- Is the boat stable on the release? If not, make sure the rowers are getting to the same length in the drive and releasing together. Make sure they are keeping the load on the blade as late (long) as possible. Have the rowers slow down the change of direction from release to sliding, almost bringing a slight pause into the stroke.
- Are the athletes all making the same movements at the same time (crew boats)? If not, slow the movements down, especially the slide towards the catch. Do the exercise in pairs with the rest of the rowers sitting the boat to increase the load and allowing them to focus on just one other athlete.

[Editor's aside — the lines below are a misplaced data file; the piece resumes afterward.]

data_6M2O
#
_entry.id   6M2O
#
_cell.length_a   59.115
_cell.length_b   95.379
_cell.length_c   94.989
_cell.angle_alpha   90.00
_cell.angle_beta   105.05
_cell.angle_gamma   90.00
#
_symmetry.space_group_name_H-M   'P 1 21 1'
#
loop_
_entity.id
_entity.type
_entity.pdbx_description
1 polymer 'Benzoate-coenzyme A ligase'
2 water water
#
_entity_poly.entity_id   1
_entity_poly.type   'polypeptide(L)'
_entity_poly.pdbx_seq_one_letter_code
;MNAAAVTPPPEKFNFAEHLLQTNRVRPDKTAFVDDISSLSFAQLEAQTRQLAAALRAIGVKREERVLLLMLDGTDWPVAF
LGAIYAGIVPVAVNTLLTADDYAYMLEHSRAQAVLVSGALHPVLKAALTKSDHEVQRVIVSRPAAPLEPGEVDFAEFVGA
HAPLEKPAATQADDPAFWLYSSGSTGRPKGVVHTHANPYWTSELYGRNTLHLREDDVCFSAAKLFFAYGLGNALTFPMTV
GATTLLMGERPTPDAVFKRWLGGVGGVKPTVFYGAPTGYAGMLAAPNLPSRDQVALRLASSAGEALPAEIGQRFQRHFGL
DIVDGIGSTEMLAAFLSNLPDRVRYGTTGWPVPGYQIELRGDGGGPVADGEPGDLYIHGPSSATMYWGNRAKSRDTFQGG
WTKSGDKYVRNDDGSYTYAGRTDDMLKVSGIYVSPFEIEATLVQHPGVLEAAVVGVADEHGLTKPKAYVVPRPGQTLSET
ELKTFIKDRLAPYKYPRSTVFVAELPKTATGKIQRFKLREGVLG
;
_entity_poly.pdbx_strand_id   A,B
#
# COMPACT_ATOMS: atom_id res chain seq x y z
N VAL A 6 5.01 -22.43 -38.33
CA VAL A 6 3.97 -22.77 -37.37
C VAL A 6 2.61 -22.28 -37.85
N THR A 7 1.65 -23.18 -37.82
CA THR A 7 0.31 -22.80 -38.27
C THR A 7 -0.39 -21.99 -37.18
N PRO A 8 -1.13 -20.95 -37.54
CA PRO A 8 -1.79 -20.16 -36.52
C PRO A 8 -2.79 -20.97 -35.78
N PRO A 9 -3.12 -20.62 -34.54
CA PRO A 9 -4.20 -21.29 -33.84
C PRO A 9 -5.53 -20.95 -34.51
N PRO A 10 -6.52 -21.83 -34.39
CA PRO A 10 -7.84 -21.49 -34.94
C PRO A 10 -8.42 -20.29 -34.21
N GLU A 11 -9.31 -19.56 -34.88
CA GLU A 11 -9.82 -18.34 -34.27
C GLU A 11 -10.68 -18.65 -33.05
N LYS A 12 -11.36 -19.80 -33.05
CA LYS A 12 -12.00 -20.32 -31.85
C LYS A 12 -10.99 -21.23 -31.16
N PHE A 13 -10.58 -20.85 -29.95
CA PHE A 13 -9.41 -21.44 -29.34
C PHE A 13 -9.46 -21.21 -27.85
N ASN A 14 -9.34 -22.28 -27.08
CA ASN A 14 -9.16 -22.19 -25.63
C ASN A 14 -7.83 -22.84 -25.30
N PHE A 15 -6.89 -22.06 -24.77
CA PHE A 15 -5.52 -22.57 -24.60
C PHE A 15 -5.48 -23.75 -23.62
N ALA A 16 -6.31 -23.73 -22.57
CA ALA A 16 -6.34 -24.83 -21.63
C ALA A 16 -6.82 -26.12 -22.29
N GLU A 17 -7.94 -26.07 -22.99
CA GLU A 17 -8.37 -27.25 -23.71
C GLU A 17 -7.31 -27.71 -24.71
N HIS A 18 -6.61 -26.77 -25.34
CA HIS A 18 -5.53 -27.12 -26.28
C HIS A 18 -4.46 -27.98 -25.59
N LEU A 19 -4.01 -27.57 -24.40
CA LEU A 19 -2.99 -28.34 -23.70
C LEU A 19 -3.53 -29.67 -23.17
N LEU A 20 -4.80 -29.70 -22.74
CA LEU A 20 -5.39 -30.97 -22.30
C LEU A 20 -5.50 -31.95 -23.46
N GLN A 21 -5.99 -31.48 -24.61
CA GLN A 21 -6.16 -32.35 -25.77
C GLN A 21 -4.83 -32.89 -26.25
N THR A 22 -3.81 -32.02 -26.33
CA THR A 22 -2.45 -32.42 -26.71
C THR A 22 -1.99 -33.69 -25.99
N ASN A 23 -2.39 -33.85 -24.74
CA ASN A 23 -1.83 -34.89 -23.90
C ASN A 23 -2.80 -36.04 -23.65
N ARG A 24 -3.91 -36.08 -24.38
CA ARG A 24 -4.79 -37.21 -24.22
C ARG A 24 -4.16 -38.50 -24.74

- Is the blade depth correct? If not, go back to the tapping (Stage 1) and get the athletes to look at their spoons. The spoon should just be covered by the water when placed properly. Have the athletes note the amount they lift their hands to get this coverage. Progress through the exercise reminding the rowers of this height change. Ensure the upper-body is relaxed and rowers are not lifting their shoulders when placing or driving. Ensure the body angle is maintained during the leg drive so rowers are not lifting the blade during the drive. Use terms like ‘flat drive’ or ‘horizontal drive’.
Extensions of the drill and related exercises…
This exercise can be tailored to work on specific areas around the catch and early stages of the drive.